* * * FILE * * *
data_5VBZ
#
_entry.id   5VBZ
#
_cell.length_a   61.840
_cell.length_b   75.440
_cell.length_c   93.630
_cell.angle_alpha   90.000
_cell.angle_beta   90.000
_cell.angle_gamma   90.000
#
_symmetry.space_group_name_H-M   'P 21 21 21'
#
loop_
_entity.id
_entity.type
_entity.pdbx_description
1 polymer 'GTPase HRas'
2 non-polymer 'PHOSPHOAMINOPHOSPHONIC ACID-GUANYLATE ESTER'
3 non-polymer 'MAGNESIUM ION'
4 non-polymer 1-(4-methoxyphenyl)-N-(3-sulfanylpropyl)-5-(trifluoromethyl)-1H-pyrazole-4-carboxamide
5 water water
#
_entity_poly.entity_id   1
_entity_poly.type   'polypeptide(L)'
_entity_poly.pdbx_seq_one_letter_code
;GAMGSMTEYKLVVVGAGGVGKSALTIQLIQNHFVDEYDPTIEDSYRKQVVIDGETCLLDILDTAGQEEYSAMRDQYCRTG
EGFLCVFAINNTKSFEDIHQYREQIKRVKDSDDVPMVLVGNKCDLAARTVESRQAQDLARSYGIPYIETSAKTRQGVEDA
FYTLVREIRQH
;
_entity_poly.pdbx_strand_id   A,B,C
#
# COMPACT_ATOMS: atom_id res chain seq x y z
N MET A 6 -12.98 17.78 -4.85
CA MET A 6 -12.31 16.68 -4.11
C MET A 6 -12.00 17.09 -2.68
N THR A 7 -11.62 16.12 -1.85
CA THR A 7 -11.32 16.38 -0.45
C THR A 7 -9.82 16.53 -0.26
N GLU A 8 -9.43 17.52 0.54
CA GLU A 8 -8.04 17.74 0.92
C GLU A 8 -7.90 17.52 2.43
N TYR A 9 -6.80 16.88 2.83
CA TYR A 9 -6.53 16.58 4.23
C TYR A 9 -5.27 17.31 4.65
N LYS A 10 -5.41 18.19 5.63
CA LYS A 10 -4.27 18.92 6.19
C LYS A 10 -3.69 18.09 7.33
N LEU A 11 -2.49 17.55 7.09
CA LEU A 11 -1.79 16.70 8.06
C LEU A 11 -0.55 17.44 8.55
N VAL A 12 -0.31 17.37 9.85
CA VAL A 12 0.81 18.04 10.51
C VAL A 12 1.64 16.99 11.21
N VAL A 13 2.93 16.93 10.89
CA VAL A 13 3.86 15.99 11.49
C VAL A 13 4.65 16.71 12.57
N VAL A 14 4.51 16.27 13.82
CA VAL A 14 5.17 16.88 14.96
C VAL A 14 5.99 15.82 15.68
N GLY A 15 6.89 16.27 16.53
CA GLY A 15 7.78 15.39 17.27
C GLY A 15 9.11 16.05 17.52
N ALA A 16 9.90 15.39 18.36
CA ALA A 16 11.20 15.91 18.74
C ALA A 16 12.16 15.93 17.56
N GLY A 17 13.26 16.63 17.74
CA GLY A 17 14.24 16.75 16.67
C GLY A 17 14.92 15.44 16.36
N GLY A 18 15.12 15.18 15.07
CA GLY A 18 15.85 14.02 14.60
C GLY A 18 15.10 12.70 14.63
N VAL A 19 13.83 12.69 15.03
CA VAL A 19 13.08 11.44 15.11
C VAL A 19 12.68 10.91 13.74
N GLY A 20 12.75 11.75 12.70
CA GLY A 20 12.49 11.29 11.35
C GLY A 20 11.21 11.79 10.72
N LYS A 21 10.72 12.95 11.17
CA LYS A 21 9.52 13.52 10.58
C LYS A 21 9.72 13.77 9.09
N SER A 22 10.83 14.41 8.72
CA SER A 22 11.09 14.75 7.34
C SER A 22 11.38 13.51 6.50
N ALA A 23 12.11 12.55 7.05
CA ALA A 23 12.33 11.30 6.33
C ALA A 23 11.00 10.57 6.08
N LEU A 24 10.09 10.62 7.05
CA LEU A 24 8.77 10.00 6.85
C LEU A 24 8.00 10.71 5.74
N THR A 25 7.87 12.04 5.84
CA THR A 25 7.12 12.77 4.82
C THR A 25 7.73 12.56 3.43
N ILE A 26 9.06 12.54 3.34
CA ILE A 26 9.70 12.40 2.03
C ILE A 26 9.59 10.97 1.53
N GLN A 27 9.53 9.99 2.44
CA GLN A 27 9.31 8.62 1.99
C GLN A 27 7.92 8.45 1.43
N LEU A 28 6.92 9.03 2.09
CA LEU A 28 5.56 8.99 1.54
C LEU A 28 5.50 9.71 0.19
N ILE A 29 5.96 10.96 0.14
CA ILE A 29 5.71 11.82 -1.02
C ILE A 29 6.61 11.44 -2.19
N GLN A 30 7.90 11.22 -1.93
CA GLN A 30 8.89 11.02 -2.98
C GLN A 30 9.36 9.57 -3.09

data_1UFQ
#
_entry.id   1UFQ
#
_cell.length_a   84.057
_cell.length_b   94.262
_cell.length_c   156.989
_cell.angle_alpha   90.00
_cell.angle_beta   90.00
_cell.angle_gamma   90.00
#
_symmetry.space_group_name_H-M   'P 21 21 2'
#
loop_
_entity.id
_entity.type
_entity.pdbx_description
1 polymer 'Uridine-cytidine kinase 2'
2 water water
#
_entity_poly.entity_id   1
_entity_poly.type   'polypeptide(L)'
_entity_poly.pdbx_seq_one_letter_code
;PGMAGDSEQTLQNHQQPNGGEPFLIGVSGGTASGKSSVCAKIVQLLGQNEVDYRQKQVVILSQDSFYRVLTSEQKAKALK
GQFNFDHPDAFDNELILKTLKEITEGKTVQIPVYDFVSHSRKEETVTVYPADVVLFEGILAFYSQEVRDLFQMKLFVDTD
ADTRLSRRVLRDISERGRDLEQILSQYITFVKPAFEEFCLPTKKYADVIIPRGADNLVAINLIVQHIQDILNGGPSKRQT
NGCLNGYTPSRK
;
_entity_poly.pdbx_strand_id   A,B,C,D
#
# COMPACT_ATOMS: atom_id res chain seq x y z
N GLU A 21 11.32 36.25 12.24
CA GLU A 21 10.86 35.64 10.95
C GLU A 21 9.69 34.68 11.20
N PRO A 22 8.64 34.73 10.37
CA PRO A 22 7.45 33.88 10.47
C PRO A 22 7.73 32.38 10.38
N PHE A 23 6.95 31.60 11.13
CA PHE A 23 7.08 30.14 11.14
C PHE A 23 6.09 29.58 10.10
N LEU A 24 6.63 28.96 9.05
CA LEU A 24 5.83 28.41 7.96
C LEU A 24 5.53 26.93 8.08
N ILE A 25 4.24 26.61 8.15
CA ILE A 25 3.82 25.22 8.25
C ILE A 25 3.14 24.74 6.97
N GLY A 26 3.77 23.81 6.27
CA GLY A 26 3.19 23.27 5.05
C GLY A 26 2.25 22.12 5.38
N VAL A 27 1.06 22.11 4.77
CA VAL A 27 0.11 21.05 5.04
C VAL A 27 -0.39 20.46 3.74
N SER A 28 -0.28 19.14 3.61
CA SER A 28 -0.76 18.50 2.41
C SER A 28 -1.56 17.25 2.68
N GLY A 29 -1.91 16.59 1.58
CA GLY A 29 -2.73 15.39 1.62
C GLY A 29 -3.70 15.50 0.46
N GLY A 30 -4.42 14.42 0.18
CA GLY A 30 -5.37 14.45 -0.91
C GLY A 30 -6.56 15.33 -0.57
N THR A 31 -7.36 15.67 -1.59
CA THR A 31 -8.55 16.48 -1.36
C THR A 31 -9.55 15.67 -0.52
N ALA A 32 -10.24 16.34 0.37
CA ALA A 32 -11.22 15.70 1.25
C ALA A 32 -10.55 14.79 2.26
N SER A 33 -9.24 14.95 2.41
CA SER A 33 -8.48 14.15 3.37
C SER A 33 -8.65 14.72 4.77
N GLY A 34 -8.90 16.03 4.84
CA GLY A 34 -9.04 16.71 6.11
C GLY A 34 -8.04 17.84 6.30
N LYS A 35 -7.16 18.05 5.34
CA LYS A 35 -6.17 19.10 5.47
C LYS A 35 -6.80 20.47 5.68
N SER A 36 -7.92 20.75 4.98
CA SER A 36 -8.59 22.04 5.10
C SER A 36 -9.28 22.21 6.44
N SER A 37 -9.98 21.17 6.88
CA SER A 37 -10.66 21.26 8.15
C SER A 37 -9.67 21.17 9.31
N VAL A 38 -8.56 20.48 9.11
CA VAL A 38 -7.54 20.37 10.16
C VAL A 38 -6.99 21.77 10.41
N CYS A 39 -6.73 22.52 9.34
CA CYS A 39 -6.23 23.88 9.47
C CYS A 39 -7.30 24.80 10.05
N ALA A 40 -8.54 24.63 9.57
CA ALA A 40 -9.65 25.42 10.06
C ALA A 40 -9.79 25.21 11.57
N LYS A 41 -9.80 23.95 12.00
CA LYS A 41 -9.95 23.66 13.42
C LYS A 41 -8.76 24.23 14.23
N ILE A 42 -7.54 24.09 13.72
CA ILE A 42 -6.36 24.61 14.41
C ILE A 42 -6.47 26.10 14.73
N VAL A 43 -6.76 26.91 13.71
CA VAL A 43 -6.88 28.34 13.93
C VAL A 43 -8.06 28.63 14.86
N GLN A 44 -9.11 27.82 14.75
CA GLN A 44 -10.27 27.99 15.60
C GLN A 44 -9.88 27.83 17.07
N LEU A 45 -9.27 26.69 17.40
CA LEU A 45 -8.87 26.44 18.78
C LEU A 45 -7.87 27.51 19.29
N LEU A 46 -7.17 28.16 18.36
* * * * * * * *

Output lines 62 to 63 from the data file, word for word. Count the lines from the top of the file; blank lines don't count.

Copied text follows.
CA GLY A 15 7.78 15.39 17.27
C GLY A 15 9.11 16.05 17.52